DFS boss sitting pretty as £509m bid wins backing from investors

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The Independent Online

Lord Kirkham's £509m bid to take control of DFS Furniture looks set to succeed tomorrow, just weeks after the City had written off the deal.

Shareholders had argued that an earlier £496m offer from the DFS chairman, who founded the retail chain in 1969, undervalued the company, while analysts were critical of the way the approach had been handled.

But a revised offer appears to have won over the City, and insiders are confident that the bid, when put to shareholders at tomorrow's extraordinary general meeting in Doncaster, will get the green light.

That is despite two leading investors, Morley and M&G, which own around 14 per cent of DFS between them, publicly stating that they will continue to oppose Lord Kirkham's battle for control.

Said one insider: "While we have Morley and M&G openly opposed, it's never going to be a shoe-in. But the share price tells you the market believes it will go through. The sense from the bankers and so on is that they are feeling reasonably comfortable."

A number of investors have sold out recently, including the chain's biggest shareholder, Newton Investment Management. It had 10.6 per cent of the shares and had been against the original offer.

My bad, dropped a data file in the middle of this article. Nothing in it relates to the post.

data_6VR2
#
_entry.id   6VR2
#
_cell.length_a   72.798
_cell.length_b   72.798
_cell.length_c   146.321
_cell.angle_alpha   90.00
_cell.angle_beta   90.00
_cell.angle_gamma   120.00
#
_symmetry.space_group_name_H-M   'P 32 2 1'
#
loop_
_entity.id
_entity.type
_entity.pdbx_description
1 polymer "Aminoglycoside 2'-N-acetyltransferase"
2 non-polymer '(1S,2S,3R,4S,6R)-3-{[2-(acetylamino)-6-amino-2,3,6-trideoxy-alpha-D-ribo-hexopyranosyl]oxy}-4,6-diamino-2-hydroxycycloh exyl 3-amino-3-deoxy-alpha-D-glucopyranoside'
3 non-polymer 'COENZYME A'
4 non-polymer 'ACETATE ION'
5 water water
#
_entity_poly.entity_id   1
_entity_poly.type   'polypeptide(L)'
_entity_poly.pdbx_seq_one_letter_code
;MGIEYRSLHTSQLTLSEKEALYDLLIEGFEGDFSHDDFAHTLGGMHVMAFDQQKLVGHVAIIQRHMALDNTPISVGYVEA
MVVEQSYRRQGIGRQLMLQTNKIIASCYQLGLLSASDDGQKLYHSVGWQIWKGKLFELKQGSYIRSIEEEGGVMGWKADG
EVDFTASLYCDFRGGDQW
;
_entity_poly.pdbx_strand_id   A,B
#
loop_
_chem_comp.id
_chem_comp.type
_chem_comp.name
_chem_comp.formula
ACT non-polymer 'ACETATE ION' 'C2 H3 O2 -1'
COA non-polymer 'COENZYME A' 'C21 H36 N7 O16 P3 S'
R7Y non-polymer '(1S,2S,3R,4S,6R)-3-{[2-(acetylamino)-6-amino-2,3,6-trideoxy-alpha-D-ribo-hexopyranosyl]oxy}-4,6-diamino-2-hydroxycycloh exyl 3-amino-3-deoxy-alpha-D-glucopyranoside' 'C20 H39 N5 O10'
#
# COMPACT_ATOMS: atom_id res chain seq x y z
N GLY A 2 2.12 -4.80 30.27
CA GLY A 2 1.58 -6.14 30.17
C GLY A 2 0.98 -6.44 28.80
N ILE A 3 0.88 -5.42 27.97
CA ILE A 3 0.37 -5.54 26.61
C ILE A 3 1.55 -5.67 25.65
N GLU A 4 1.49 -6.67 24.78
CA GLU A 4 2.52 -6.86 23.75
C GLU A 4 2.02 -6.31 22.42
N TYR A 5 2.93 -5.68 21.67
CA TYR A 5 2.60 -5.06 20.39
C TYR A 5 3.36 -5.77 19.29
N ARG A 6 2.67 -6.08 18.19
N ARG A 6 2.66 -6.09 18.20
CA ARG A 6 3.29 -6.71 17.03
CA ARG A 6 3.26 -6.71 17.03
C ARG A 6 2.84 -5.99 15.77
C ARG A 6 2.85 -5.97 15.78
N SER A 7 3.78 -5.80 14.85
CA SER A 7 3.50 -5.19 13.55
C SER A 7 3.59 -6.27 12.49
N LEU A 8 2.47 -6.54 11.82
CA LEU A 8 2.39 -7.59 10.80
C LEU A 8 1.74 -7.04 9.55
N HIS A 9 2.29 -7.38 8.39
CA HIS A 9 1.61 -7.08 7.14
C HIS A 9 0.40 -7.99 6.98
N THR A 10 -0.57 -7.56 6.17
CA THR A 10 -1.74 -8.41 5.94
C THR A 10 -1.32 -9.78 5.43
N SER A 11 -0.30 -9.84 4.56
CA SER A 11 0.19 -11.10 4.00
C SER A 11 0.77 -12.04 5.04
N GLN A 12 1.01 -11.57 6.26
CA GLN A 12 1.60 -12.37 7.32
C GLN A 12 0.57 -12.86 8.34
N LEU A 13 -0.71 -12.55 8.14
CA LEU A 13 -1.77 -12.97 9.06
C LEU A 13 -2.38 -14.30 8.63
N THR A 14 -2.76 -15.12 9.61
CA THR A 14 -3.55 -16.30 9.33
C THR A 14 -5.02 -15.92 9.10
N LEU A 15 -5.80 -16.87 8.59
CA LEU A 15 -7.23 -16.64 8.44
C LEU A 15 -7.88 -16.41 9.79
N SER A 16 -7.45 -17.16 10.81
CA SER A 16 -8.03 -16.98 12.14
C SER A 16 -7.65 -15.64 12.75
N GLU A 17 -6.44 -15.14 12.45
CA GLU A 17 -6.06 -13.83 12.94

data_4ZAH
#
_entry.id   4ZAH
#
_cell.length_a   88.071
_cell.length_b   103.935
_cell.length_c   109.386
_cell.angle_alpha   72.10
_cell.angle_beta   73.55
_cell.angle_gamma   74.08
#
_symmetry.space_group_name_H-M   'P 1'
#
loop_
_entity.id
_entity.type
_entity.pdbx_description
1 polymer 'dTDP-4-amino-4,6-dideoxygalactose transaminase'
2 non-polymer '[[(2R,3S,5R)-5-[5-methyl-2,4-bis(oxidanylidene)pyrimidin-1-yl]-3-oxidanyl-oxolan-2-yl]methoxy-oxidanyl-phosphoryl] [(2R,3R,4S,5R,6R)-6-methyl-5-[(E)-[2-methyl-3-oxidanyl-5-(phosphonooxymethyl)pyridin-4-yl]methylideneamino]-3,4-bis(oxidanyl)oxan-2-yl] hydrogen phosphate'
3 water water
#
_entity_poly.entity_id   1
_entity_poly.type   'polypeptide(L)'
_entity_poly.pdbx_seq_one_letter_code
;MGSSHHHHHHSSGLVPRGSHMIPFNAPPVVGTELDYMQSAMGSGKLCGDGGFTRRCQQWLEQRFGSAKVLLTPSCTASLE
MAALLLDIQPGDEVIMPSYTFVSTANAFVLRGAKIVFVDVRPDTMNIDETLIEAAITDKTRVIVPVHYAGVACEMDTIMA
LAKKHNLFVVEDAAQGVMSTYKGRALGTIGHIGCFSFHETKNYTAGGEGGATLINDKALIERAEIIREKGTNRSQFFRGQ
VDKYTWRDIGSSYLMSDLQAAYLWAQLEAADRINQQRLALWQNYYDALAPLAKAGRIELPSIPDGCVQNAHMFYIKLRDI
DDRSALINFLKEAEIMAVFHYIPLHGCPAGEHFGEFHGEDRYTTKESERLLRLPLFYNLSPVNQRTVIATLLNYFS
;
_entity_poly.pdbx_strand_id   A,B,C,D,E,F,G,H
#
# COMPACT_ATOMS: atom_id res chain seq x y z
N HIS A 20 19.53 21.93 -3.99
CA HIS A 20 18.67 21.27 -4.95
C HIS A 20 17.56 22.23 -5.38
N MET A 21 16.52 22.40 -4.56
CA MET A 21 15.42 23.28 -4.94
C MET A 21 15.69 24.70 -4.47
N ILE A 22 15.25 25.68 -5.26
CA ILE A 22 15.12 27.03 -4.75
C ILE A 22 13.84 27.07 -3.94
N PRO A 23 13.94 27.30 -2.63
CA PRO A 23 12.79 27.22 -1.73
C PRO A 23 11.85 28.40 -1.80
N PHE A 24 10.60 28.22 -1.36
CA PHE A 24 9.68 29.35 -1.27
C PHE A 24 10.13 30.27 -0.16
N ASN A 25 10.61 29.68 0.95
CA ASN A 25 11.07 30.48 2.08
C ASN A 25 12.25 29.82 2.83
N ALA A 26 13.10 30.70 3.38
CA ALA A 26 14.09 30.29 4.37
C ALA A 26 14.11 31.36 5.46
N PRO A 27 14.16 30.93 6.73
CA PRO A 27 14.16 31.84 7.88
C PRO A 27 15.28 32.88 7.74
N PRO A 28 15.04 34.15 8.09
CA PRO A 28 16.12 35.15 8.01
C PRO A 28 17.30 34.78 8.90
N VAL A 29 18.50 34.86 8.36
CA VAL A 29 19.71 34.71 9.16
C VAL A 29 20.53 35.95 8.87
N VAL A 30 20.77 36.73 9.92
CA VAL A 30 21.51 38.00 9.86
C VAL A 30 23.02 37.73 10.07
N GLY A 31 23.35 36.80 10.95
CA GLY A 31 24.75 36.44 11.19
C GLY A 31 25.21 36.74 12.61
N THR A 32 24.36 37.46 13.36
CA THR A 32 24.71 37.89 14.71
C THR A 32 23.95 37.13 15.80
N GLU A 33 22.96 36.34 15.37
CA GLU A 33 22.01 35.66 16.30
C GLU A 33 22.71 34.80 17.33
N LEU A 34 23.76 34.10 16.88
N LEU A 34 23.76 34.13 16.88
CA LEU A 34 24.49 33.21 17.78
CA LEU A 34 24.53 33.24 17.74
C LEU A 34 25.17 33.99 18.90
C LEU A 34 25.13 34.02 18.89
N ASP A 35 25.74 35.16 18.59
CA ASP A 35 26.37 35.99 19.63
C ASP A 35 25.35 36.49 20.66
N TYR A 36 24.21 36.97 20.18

Others to have sold out include Jupiter Asset Management, which had 4.6 per cent, and New Star Asset Management with 2.5 per cent.

That has enabled a number of hedge funds, including Trafalgar Asset Managers, to move in on the expectation the deal will go through, pushing the share price up. It closed on Friday at 452p.

Rhys Williams, a retail analyst at broker Seymour Pierce, commented: "The worm appears to have turned. Newton has sold out that 10 per cent, and that appears to have been bought by hedge funds who want the deal to go through."

It is also thought that recent poor trading updates from rivals Courts and MFI Furniture have further helped convince investors to back the deal.

Because of the way the offer is structured, as a scheme of arrangement, Lord Kirkham needs a 75 per cent majority. He holds a 10 per cent stake but cannot vote himself.